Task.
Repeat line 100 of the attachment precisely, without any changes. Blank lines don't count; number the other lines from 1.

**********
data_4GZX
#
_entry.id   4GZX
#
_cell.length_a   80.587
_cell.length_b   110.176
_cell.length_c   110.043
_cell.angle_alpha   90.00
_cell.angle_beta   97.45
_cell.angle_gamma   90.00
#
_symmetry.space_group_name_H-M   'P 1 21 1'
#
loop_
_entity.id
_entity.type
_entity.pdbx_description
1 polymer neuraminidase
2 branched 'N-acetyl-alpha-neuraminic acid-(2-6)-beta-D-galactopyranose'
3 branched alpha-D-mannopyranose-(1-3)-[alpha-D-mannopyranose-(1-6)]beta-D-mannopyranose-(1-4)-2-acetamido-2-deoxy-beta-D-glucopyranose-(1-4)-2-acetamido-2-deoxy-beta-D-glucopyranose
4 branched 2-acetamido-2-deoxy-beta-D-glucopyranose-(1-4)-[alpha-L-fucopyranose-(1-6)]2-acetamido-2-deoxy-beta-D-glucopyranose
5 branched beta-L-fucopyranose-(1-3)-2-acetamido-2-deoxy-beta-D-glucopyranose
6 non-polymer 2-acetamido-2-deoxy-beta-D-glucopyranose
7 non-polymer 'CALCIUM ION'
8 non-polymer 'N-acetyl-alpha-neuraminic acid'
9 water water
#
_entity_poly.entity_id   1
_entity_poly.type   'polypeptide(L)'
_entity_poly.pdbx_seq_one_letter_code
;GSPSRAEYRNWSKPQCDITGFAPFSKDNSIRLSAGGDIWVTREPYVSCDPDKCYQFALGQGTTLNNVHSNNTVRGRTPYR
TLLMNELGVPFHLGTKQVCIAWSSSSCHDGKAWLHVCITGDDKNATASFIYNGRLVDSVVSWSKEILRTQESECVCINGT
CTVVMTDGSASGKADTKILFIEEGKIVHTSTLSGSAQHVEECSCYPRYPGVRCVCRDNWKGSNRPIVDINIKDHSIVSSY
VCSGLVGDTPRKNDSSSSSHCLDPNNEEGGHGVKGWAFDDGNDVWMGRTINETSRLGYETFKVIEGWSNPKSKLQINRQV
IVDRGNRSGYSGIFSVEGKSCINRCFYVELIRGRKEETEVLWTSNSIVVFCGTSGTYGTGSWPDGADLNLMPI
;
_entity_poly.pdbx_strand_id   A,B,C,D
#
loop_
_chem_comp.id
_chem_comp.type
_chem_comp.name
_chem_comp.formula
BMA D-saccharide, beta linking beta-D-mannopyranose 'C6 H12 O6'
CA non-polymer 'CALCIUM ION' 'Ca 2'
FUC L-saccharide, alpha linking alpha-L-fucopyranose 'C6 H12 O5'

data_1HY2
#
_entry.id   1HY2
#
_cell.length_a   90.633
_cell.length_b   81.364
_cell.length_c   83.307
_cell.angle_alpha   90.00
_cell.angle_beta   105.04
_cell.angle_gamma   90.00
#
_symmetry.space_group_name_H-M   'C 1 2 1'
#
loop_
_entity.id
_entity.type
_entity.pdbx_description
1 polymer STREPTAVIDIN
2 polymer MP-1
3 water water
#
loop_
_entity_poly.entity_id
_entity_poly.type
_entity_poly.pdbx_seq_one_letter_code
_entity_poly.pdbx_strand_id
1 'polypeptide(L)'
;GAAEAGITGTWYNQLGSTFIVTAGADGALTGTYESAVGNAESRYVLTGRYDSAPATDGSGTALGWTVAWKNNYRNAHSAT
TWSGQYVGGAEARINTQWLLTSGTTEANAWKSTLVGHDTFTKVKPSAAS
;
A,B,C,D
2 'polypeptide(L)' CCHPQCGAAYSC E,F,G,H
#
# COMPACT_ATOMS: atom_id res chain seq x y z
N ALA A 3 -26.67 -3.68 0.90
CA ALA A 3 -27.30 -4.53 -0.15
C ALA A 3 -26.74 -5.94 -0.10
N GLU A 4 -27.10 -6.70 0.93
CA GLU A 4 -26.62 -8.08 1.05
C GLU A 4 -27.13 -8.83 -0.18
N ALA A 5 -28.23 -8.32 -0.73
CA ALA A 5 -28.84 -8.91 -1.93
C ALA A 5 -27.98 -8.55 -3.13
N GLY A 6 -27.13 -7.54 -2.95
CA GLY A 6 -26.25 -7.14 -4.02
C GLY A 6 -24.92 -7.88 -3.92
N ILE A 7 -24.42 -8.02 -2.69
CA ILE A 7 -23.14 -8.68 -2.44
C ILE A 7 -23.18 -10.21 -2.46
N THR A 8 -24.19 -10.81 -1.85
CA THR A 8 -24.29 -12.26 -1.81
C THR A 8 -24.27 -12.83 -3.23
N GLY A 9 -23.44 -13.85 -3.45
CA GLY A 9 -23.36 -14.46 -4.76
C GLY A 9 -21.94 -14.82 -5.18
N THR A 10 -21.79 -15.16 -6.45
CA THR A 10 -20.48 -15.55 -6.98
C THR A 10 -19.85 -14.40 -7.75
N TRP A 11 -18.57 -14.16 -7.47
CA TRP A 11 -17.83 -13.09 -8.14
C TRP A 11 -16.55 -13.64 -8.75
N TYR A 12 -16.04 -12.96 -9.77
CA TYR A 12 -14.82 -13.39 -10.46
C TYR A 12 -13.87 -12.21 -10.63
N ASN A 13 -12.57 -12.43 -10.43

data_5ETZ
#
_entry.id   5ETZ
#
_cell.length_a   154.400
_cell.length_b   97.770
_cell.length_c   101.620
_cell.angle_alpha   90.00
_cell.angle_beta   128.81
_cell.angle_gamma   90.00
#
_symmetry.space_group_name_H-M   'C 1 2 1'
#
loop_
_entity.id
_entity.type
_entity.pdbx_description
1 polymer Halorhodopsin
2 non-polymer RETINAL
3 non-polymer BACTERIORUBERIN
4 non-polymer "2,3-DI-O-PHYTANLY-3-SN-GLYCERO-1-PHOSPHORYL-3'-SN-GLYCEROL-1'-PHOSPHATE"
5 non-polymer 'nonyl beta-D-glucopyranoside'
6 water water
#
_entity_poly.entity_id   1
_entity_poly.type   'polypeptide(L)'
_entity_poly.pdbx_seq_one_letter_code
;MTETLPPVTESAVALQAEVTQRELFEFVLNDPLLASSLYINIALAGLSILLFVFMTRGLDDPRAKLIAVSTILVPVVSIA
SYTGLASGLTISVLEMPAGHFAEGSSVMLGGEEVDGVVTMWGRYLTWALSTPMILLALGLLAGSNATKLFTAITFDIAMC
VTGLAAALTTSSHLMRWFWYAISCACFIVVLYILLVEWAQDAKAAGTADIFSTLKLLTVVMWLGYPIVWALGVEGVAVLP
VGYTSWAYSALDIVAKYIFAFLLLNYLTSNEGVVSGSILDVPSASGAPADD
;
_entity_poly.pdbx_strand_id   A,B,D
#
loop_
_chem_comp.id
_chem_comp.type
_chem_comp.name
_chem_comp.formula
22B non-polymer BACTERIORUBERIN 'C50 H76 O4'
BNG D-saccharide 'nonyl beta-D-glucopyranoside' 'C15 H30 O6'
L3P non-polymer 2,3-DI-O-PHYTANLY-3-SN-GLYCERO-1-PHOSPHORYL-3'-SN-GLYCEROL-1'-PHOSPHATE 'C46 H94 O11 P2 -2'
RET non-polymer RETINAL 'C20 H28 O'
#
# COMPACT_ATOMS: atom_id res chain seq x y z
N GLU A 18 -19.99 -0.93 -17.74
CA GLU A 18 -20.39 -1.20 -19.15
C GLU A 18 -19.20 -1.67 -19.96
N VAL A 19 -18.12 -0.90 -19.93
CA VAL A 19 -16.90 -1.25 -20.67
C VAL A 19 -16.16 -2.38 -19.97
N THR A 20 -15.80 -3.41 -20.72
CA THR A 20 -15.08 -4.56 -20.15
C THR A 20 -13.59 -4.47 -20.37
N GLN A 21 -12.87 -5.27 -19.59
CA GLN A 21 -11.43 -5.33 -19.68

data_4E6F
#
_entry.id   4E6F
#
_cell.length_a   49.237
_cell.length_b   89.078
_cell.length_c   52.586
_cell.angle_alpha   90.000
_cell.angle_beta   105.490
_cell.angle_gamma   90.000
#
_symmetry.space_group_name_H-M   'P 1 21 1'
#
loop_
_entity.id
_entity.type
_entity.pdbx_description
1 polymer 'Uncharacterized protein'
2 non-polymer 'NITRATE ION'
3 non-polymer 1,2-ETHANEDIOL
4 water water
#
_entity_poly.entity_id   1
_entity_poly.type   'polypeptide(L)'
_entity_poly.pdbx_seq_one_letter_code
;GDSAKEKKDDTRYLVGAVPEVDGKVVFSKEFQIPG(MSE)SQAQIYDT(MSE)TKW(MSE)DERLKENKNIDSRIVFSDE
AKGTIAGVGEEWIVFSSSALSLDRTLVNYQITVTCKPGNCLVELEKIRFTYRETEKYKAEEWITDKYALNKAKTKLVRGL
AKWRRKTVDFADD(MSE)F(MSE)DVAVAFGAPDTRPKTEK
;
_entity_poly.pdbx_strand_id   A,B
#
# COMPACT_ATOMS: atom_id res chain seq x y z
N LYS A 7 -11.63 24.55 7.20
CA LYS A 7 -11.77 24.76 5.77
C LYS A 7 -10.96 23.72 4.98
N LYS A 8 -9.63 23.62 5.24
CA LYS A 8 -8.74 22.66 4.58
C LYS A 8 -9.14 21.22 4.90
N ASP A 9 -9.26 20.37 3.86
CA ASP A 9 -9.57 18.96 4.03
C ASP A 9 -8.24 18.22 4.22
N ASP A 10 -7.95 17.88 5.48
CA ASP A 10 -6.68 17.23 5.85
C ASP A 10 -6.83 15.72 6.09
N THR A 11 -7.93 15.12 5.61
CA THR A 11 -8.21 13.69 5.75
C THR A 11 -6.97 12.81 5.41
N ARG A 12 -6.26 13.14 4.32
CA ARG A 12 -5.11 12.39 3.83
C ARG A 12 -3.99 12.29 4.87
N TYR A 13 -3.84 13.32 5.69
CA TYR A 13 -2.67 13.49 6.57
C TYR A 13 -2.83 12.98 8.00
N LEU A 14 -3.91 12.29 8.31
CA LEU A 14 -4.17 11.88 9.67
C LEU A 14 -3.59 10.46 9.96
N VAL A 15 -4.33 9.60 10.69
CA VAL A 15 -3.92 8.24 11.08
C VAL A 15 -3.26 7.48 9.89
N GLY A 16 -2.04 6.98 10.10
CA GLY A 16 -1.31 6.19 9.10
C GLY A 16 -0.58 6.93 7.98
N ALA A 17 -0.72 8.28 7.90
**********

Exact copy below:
CA GLY A 9 -23.36 -14.46 -4.76